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"....his conversion to Catholicism."

I hope not too pedantic to observe that this is not so. It was High Church
Anglicanism to which Eliot converted, and there's a fundamental difference,
mainly relating to that fellow in the Vatican, to whom Eliot was polite but
not exactly reverential.

Barry Spurr's recent book explains at length.

regards,

David
- who's off to Little Gidding Festival, Sunday: if anyone on here going
too, please do holler.


On 5 July 2013 17:33, Chokh Raj <[log in to unmask]> wrote:

> Permit me, apropos the subject, to share a modified version of the preface
> I wrote for my book on Eliot's early poetry:
>
> // The various attempts to find the fundamental axioms behind both good
> literature and good life, said Eliot, are among the most interesting
> experiments of criticism in our time.* And in 'Religion and Literature'
> (1935), he did not hold back to say that "literary criticism should be
> completed by criticism from a definite ethical and theological standpoint."
> The present book is a continuation of efforts in that direction. It unfolds
> layer after layer of Eliot's early poetry, specifically Prufrock 1917 and Poems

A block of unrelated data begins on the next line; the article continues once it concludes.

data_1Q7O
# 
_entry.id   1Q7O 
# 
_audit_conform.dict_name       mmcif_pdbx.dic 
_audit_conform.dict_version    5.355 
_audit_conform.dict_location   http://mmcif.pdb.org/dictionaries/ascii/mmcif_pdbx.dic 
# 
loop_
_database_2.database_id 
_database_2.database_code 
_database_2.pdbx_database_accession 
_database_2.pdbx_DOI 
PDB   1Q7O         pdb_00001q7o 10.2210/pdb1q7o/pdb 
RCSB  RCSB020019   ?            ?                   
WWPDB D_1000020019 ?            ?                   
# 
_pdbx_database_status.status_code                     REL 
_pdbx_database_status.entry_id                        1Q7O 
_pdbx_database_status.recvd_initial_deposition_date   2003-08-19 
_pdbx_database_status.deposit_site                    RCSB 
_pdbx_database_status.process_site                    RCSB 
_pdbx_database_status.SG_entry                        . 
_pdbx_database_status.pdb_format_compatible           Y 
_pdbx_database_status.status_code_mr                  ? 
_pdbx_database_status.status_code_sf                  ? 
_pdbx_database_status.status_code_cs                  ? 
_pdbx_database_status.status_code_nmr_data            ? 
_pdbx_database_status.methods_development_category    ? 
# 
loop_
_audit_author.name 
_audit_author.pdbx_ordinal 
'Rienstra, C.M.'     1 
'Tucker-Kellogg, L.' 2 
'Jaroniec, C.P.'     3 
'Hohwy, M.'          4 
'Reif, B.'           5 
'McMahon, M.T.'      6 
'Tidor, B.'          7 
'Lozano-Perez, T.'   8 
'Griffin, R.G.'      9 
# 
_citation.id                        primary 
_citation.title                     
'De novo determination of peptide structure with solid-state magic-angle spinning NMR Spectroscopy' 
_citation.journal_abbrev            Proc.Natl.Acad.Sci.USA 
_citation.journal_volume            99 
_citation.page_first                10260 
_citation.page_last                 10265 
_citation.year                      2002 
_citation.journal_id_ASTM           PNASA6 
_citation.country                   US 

> 1920, to discover that it is here, for the first time perhaps, that the
> aesthetics of poetry has so subtly been wedded to the absolutes of a
> religious belief.
>
> The book is a concerted attempt to counter the widely prevalent but
> patently mistaken notion of Eliot's early poetry as something apart from
> his later poetry. For, despite the apparent differences between the two
> poetic modes, the leitmotif of Eliot's poetry, both early and later,
> remains the poet's desperate spiritual quest. In the early poetry what one
> envisages is that in the framework of symbolist aesthetics which commits
> the poet to the notion of impersonality, there is a constant personal
> struggle of the poet with his inner demons and, through this struggle, the
> poet works out a personal idiom, and a vision, with a spiritual orientation
> which finally culminates in his conversion to Catholicism. //
> (*I'm sorry I don't have the source at hand.)
>
> Well, so much has since been written on Eliot's early poetry that is in
> consonance with my views
> (written in 2001).
>
> Thanks,
>   CR
>
>
>
>